Editor's note: In his essay titled 'From National Culture to Cultural Nationalism' Sadanand Menon explores the cultural ideas behind the nation state. This is the first in a three-part series.
Incipient, amorphous, contradictory and always-in-formation, national consciousness or nationalism precedes the emergence of all nations.
This constructs itself around two visible axes — the political and the cultural. While the political engages with concepts of freedom, self-determination, sovereignty and self-reliance, the cultural tosses up difficult, contentious paradigms of identity, a coherent historical past, artistic heritage and a moral self.
As the consciousness of a nation-in-the-making accelerates, the idea of a national culture begins to consolidate, becoming the visible face of nationalism.
Culture and nationalism have ever been close allies. Culture has always set up the contours for national movements and nations have used culture as a convenient flag to wave in ideas of superiority or exclusivity. They constantly service each other in the project of manufacturing identities and consolidating boundaries—real and imaginary.
This lasts well into the formation of the nation. But, quite independent of this and not always lurking in the shadows, we also witness the parallel articulation of a rabid, virulent idea of cultural nationalism, which strives to define the political nation in narrow, restrictive and culturally monolithic and exclusionary terms.
A nation that, at some point, lets its political primacy be eroded and overrun by cultural nationalism can be construed to be on the verge of an implosion. India is today on the edge of such an implosion. Majoritarian nationalism masquerading as a ‘cultural good’ is systematically displacing the urgent imperatives of the political economy from the driver’s seat, and is pushing the nation onto a path entirely contradictory to what it strived for or claimed during its movement for national independence.
What is visible today is a new hatred for the idea of democracy as we know it and for the rights as guaranteed in the Constitution. This is quite in keeping with the agenda of cultural nationalism, which strives—through generating a climate of intolerance and intimidation — to keep civil society in a state of constant agitation by subjecting it to constant attack.
Cultural nationalism, by any definition, is a rogue version of nationalism which is already present in concepts of the nation state. Its cunning agenda is to evacuate all ideas of political rights from the idea of a nation state and transplant in its place ideas of cultural rights, obviously weighted in favour of concepts of primogeniture, racial purity and genetic ancestry as contained in ideas like janmabhumi or birthland/homeland and other emotive aspects that touch upon shared language, food and consanguinity. It is a highly charged area of irrational self-beliefs that give little credence to claims of history or any other kind of scientific research. It is an imaginary homeland constructed out of imaginary hurts, insults, wounds and defeats inflicted by imaginary enemies, who always belong to religions and regions not (you believe, are) your own. It is a strange, anxious individual who will not pay the slightest heed to one’s own proven hybridity. In history, nothing stays ‘pure’. Or, as Salman Rushdie would have it, it’s all subject to ‘mongrelisation’.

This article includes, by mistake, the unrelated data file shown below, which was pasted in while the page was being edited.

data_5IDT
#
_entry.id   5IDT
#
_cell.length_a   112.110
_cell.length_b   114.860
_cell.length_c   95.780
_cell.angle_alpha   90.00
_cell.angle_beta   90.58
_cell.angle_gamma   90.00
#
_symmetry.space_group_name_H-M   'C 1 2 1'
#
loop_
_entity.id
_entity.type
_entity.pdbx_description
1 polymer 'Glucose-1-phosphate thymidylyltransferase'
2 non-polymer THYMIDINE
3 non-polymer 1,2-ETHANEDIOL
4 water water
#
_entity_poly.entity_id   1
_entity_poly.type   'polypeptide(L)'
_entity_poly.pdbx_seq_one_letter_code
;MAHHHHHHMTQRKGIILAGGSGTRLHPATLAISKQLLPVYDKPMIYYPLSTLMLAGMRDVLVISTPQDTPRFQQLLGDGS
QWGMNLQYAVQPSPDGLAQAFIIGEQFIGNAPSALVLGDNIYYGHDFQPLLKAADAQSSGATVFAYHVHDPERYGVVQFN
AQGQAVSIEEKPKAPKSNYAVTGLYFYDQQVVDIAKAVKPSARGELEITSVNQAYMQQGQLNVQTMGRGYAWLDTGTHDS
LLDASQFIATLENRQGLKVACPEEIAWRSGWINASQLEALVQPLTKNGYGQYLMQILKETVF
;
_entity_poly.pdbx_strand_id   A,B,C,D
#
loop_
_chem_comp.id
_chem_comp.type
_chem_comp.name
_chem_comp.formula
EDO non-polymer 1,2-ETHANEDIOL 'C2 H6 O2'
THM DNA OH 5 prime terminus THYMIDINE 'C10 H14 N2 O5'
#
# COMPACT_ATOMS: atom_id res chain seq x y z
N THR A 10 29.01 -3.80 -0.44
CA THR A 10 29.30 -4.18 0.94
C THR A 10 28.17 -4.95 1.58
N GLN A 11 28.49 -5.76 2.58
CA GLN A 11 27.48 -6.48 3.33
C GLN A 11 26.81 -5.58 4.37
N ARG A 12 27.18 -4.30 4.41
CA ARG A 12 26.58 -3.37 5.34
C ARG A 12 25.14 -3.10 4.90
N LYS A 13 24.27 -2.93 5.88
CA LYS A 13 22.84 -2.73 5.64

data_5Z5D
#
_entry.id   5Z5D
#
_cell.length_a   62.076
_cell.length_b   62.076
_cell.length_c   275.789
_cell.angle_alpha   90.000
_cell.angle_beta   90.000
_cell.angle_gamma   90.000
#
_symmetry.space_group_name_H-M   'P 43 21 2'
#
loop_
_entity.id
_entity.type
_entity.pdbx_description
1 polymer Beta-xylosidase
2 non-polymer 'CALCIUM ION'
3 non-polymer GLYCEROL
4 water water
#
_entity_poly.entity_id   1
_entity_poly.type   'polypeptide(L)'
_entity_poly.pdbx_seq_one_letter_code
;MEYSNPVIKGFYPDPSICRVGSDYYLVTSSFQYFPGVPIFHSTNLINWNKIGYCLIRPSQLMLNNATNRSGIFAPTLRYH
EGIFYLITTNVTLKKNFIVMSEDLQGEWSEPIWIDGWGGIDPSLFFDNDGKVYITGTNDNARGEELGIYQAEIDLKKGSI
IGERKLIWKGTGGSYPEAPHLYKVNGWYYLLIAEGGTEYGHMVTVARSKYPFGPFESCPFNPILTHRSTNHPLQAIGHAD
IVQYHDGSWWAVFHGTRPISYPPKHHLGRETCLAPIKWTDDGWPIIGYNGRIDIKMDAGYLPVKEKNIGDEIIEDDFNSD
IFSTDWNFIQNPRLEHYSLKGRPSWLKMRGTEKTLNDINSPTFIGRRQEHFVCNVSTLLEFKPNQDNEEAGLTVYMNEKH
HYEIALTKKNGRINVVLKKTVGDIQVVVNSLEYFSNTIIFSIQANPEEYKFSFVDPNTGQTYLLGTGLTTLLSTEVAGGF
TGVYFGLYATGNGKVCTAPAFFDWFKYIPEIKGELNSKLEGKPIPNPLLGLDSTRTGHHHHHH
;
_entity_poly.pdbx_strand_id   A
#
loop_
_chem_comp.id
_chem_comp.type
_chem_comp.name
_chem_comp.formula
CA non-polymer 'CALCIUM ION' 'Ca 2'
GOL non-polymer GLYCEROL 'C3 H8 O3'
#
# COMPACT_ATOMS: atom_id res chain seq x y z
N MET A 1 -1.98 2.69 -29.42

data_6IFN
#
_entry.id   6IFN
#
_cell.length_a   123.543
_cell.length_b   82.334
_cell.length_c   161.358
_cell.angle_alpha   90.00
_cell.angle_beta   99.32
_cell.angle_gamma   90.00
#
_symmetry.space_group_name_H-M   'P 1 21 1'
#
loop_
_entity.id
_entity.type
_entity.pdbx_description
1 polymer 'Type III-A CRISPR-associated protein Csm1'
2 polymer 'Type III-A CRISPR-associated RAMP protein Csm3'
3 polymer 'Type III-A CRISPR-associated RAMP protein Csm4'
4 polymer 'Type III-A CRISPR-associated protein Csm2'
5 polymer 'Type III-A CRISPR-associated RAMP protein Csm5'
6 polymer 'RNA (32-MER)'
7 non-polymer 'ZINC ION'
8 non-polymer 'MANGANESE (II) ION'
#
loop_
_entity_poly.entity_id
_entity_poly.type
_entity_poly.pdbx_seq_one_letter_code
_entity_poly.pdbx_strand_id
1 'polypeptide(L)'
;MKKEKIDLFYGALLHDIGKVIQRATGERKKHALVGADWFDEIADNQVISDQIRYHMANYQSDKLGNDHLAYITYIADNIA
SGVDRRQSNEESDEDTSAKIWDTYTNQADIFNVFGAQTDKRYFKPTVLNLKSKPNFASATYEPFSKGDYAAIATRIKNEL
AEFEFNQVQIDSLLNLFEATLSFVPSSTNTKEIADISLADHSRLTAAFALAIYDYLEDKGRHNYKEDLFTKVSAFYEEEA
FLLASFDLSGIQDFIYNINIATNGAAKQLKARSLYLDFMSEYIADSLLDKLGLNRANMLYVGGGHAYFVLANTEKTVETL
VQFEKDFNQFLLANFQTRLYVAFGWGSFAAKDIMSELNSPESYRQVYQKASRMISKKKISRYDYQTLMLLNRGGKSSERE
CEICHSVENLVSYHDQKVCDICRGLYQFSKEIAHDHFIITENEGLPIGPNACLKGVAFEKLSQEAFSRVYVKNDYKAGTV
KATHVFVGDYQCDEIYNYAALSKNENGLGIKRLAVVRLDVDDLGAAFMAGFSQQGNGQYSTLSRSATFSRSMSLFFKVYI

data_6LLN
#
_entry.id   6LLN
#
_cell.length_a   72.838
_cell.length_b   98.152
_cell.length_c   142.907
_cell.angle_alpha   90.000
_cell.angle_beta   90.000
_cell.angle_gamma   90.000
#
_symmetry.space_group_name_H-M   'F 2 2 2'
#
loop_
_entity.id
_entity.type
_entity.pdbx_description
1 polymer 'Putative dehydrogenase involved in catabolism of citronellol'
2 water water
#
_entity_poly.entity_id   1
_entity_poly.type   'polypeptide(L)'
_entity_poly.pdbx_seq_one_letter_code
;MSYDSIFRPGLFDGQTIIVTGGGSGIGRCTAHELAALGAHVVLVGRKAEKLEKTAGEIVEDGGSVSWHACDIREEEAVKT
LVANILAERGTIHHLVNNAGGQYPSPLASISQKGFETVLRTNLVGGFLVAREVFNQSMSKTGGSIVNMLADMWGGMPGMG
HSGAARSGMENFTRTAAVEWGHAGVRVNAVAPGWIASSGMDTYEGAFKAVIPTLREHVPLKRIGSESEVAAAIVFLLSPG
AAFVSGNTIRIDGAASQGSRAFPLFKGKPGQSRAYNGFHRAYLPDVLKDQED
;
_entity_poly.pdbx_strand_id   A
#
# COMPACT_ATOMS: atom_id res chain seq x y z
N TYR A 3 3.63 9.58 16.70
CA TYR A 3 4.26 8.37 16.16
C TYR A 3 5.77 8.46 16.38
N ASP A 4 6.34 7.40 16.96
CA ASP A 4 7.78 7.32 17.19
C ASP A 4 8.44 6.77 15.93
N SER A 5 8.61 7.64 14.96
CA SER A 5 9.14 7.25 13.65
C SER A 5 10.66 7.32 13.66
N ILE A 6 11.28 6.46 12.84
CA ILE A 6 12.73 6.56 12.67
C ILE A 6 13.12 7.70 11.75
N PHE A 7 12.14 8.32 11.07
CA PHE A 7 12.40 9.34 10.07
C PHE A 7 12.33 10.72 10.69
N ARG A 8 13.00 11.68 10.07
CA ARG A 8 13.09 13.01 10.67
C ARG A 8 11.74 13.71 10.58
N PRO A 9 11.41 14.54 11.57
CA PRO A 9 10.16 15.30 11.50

In the Indian context, the RSS’s effort has been to construct a ‘national identity’ which is anterior to and elides over the colonial as well Islamic periods of recent times to reach out to an ‘authentic’ India of the hoary past, which remains emblematic of its ‘real’ culture — unique, untrammelled and unadulterated by colonial or Islamic hybridity. In the past, this version found favour with the reigning tenets of Orientalist thought which divided the world into neat, essentialised compartments of the ‘East’ and the ‘West’. The East was, then, nothing but ‘spiritual’. Partha Chatterjee, in Nationalist Thought and the Colonial World: A Derivative Discourse, has clearly argued how these tropes play out, sometimes straight and sometimes inverting their own claims.
A constant character of the manufacture of cultural nationalism, therefore, is the constant and nagging ‘unhappiness’ over the narratives of the past which digress from specious claims of purity, undifferentiated unity and political power. Every attempt then is to exhibit unbridled triumphalism over its own antiquity and past glories that anticipate similar fortunes in the future.
Excerpted from ‘On Nationalism’ with permission of Aleph Book Company.